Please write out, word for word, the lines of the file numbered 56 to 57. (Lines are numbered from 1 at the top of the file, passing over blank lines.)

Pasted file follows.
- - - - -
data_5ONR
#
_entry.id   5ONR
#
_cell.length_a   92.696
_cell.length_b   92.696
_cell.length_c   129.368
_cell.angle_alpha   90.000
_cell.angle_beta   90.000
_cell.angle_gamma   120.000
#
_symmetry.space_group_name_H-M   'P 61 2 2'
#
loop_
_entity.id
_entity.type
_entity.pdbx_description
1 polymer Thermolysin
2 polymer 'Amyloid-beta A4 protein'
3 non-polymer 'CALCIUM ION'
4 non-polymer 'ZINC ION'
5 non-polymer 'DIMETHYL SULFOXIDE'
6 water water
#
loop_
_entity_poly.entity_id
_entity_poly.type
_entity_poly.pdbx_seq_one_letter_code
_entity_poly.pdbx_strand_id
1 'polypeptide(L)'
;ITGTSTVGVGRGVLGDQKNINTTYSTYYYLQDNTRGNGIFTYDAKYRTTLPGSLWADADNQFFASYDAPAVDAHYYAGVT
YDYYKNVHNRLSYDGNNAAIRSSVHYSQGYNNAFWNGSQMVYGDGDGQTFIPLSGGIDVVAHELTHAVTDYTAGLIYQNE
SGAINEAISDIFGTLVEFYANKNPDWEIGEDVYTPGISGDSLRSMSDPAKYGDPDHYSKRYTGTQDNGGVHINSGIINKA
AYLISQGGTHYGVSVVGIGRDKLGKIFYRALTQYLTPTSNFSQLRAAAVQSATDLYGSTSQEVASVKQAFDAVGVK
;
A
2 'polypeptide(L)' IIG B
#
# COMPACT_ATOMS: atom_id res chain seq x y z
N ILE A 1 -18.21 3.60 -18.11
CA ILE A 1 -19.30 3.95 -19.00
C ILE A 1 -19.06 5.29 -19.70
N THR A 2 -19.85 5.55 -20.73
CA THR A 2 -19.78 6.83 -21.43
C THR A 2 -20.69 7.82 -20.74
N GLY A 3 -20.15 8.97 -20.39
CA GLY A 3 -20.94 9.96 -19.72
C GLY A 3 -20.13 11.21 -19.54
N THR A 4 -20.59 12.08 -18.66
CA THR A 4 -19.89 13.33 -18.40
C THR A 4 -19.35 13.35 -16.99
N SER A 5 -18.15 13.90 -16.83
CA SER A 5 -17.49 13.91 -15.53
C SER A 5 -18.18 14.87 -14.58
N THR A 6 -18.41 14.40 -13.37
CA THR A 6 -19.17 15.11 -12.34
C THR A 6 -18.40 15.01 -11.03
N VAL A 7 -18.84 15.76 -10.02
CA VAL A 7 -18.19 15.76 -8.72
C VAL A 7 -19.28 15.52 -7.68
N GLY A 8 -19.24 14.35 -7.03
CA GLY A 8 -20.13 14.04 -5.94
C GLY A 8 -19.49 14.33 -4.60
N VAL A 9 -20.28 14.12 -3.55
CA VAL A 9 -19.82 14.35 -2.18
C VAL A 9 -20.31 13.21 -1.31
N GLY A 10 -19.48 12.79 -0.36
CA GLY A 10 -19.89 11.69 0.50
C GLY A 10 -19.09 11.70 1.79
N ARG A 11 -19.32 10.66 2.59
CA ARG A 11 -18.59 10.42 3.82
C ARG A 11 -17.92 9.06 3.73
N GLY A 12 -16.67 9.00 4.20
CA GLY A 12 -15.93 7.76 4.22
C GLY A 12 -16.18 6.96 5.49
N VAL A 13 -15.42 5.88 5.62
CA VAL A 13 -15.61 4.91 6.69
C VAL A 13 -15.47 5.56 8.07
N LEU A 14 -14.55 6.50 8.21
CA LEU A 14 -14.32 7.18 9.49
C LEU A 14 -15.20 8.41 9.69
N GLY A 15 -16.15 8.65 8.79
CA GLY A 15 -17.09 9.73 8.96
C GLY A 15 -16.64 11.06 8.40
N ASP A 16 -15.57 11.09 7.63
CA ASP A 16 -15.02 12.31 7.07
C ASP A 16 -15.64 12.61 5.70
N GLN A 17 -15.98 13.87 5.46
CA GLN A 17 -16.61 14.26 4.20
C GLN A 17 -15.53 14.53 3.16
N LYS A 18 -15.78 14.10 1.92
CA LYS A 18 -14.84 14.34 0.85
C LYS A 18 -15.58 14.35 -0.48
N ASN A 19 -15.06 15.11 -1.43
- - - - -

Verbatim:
CA THR A 6 -19.17 15.11 -12.34
C THR A 6 -18.40 15.01 -11.03